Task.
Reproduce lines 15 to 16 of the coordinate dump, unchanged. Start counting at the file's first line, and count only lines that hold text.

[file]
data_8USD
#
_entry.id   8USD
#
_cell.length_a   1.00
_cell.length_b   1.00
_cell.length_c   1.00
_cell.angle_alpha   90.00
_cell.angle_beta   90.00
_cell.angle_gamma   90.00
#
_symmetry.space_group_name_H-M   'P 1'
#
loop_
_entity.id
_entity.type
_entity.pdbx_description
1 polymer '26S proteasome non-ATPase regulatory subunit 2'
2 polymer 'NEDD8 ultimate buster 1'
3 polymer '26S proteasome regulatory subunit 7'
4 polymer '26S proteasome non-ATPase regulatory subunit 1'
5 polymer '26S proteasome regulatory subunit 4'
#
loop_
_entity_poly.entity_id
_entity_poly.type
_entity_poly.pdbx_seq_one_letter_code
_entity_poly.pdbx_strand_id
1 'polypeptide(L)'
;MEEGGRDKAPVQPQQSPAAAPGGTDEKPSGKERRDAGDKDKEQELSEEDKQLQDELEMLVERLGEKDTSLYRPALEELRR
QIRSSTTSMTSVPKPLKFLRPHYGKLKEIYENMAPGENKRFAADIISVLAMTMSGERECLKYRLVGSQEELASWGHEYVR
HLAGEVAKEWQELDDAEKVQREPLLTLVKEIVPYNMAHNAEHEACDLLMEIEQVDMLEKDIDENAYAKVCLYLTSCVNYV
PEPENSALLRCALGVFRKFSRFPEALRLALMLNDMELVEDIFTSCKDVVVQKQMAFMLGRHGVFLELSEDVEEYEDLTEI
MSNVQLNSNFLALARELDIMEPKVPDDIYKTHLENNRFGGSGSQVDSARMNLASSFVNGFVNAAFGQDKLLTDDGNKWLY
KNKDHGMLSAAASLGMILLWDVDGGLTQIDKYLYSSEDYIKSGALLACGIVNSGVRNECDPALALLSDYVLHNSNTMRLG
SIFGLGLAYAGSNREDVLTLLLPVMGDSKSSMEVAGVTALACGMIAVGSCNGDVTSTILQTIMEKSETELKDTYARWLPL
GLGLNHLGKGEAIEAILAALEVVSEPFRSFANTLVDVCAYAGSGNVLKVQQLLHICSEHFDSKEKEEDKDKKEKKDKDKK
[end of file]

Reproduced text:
_entity.id
_entity.type